How Companies Should Use Social Media for Better Corporate Social Responsibility

How Companies Should Use Social Media for Better Corporate Social Responsibility

In the backdrop of the Indian government’s plan to make Corporate Social Responsibility (CSR) spend mandatory under the proposed Companies Bill 2009, WITS ZEN tries to explore the possibilities of meeting the parameters of CSR through social media. However, WITS ZEN excludes financial implications of the proposed Bill on Indian companies, which, to them, is of immediate concern.

The World Business Council defines CSR as “the continuing commitment by business to behave ethically and contribute to economic development while improving the quality of life of the workforce and their families as well as of the local community and society at large”. Accordingly, corporate responsibility involves a commitment by a company to “manage its role in society as a producer, employer, marketer, customer and a citizen in a responsible and suitable manner”.

Adoption of Social Media by Indian Companies

Indian companies, keeping pace with the global trend, have started integrating social media and addressing consumers using social media. These trends and many more insights were reflected in the India Social Media Report Edition 2 by Blogworks in association with NM Incite (A Nielsen McKinsey Company):

CSR and Social Media

As a matter of fact, it seems that adoption of social media is a definite step towards maintaining transparency and customer-centric approach by companies, which, in turn, will adhere to and influence the core values of CSR.  So, if adopted properly, companies will harness most from CSR via social media.

To understand the core values of CSR, we need to look at the Carroll’s CSR Pyramid, which is probably the most well-known model of CSR. In 1991, Carroll presented his CSR model as a pyramid, and suggested that although the components are not mutually exclusive, it “helps the manager to see that the different types of obligations are in constant tension with one another”.

According to Professor Archie B. Carroll, “Corporate social responsibility involves the conduct of a business so that it is economically profitable, law abiding, ethical and socially supportive. To be socially responsible then means that profitability and obedience to the law are foremost conditions when discussing the firm’s ethics and the extent to which it supports the society in which it exists with contributions of money, time and talent.”

Carroll’s CSR model contains four categories of corporate responsibility organized from most to least important. According to Carroll, the “history of business suggests an early emphasis on the economic and then legal aspects and a later concern for the ethical and discretionary aspects”. Economic obligations are, therefore, seen to be moderated by ethical responsibilities or social expectations and norms. Discretionary responsibilities go beyond ethical responsibilities and include philanthropic measures. Read “REVISITING CARROLL’S CSR PYRAMID” to get more about Carroll’s CSR concept.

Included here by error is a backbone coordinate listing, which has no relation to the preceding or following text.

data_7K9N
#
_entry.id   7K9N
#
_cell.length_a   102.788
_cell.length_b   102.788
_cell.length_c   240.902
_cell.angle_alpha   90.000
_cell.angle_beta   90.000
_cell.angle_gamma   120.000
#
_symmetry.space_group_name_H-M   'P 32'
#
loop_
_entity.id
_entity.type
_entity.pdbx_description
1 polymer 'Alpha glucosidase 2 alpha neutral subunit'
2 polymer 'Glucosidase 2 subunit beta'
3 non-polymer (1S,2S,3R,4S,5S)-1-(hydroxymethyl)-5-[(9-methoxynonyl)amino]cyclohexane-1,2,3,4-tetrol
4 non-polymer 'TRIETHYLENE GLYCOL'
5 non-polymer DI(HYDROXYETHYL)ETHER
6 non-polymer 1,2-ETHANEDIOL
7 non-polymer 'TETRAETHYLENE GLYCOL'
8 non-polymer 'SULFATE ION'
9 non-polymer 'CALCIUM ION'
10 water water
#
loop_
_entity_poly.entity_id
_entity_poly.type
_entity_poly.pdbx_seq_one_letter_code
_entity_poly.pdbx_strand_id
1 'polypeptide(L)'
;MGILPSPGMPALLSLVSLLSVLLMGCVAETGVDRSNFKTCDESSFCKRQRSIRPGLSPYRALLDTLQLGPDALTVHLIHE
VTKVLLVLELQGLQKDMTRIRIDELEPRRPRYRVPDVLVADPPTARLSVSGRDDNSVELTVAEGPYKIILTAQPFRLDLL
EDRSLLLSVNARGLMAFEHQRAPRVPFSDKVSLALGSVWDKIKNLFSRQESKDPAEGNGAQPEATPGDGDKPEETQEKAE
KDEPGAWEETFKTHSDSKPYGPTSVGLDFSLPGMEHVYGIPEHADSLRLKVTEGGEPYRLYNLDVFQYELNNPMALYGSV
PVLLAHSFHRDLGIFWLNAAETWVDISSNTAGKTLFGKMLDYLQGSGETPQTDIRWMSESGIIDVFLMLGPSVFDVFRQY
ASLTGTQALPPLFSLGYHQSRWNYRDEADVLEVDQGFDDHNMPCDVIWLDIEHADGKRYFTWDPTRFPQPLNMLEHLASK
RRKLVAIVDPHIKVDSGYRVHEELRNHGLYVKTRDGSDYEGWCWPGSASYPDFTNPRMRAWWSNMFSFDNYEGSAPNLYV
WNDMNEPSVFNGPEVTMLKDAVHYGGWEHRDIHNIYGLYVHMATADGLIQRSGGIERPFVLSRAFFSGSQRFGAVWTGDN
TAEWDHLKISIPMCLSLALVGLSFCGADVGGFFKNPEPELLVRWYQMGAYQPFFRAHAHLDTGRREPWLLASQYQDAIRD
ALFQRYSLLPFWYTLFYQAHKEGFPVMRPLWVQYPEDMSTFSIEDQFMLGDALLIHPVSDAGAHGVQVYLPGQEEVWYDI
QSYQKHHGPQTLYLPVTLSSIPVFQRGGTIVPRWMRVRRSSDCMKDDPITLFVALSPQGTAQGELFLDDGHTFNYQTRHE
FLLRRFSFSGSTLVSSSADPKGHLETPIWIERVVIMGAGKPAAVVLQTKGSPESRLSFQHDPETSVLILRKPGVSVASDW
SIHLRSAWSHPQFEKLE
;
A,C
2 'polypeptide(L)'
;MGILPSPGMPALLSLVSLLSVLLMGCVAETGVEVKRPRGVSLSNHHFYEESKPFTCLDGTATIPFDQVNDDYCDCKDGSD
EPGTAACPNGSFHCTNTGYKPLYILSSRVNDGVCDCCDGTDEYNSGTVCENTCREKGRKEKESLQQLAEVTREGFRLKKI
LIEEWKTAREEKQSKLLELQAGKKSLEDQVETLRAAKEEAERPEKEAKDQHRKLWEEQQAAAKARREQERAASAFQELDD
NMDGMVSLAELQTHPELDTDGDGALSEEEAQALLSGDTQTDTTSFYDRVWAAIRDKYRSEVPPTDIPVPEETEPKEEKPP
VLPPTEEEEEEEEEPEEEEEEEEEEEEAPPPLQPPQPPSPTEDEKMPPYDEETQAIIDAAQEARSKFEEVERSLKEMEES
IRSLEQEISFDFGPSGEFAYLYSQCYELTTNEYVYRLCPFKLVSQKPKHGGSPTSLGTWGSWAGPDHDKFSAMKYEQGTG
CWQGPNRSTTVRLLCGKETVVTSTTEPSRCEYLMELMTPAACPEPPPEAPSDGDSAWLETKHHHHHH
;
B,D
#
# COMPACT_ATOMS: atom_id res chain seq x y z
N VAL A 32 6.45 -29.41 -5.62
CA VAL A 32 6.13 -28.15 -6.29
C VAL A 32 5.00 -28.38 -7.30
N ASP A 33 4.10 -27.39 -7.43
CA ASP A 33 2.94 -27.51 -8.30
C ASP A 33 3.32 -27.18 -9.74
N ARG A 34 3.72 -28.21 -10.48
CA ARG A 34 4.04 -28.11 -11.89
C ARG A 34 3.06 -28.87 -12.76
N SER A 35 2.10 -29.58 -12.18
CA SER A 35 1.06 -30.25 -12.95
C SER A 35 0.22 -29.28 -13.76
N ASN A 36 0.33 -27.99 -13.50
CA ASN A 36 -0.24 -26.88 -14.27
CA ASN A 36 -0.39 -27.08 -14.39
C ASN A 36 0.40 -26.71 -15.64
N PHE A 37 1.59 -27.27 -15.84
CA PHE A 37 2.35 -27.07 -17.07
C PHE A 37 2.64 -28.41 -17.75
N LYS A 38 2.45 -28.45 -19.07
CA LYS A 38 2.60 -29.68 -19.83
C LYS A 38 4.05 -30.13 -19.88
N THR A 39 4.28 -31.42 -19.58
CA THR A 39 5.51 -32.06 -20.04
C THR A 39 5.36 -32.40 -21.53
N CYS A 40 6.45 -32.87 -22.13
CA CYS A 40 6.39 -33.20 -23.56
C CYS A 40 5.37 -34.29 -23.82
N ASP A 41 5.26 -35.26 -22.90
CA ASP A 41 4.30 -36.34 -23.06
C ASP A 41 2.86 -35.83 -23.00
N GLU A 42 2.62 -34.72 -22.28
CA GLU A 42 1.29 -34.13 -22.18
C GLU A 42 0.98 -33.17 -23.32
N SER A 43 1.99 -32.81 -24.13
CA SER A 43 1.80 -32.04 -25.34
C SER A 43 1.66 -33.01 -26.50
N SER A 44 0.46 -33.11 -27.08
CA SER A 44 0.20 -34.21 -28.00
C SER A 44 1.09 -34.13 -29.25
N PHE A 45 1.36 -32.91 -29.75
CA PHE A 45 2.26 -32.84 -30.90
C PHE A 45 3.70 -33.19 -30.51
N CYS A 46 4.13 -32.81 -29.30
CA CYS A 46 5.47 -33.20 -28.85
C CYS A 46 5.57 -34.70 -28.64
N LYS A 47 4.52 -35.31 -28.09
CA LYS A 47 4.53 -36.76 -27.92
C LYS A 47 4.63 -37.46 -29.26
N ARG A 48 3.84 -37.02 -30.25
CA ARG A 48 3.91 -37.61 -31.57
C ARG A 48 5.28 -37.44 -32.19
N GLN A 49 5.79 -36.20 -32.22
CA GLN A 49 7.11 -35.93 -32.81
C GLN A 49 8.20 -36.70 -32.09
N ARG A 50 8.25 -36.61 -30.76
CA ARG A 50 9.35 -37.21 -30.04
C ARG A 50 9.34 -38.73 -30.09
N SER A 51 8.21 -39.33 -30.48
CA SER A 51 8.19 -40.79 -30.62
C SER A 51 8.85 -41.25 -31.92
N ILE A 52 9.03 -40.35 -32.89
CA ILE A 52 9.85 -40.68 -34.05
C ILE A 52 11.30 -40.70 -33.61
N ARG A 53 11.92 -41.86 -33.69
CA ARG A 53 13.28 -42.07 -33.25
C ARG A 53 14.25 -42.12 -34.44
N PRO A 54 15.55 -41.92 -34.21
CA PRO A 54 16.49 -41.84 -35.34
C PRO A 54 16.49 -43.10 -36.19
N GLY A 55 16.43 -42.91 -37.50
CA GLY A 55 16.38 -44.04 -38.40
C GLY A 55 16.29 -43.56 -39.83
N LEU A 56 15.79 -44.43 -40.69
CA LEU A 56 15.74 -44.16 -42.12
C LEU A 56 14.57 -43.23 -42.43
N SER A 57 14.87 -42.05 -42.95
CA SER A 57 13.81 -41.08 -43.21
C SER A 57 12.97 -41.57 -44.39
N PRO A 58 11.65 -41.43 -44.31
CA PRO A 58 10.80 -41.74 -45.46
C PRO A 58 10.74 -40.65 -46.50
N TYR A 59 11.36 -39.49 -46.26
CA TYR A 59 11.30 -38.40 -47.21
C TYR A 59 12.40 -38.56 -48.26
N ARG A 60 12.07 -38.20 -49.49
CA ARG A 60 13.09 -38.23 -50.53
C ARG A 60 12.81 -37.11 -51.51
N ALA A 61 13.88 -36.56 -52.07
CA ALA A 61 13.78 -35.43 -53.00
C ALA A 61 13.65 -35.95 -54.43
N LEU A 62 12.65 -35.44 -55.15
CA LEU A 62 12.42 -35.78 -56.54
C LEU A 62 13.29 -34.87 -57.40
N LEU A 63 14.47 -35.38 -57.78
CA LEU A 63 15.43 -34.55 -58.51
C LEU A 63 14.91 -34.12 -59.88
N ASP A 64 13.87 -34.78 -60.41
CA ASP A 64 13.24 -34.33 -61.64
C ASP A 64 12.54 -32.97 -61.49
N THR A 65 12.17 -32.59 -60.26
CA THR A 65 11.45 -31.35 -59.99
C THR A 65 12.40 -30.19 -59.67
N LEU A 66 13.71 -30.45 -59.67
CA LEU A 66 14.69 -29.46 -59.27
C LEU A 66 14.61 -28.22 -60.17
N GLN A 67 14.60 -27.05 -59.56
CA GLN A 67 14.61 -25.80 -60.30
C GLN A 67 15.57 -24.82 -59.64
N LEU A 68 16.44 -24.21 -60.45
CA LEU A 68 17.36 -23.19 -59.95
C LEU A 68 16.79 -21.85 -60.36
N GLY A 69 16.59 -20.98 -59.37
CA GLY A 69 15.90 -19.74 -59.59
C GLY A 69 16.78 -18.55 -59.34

Using Carroll’s CSR Pyramid as a framework for descriptive analysis, WITS ZEN feels just like adoption of Corporate Social Responsibility strategies, social media strategies too are driven by very similar ideas of building competitive advantage through transparency, advocacy, stakeholder’s engagement, adding value to the communities and the empowerment of communities.

Social Media Influence on CSR Core Values

“When analyzing CSR foundations it becomes quite clear that social media has a potential to influence most of CSR core values. Even though, most of the social media strategies today still concentrate only on “Philanthropic” or “Social contribution” activities and the idea of building brand through adding value to the consumer. Which is brilliant and wasn’t really possible to many companies just 5 years ago, but social media has much more potential. Social media can be the enabler of different CSR strategies and go beyond marketing by adding value to different value chain activities,” says Giedrius Ivanauskas in his article “Is Social Media Adoption the New Quality Standard of Successful Company?” published in Social Media Today.

One very apt example of how social media can ensure better corporate social responsibility has been reflected in the  Greenpeace Youtube Campaign against Nestle.

This social media campaign by Greenpeace forced “Nestle to come up with such a comprehensive ‘zero deforestation’ policy so quickly.  Nestlé have developed a plan which will identify and remove any companies in their supply chain with links to deforestation so their products will have “no deforestation footprint“.”

Similarly, the campaign against BP on Twitter (#oilspill) which made its social media strategies to save BP reputation, however, BP failed miserably. These two incidences and similar others substantiate the fact that social media and CSR  help towards creating transparency and  authenticity, and developing responsible , ethical and customer-centric approach in companies. As business leaders strive to build more sustainable and socially responsible entities, formal social media strategies are becoming paramount. Formal social media strategies of companies help them ensuring CSR by letting them know their constituents, influencing customers as citizens, and getting their good work out in public.

In summary, WITS ZEN feels that Corporate Social Responsibility coupled with Social media ensures increased accountability and open up a new chapter of opportunity for companies, making them transparent, customer centric and accessible company.

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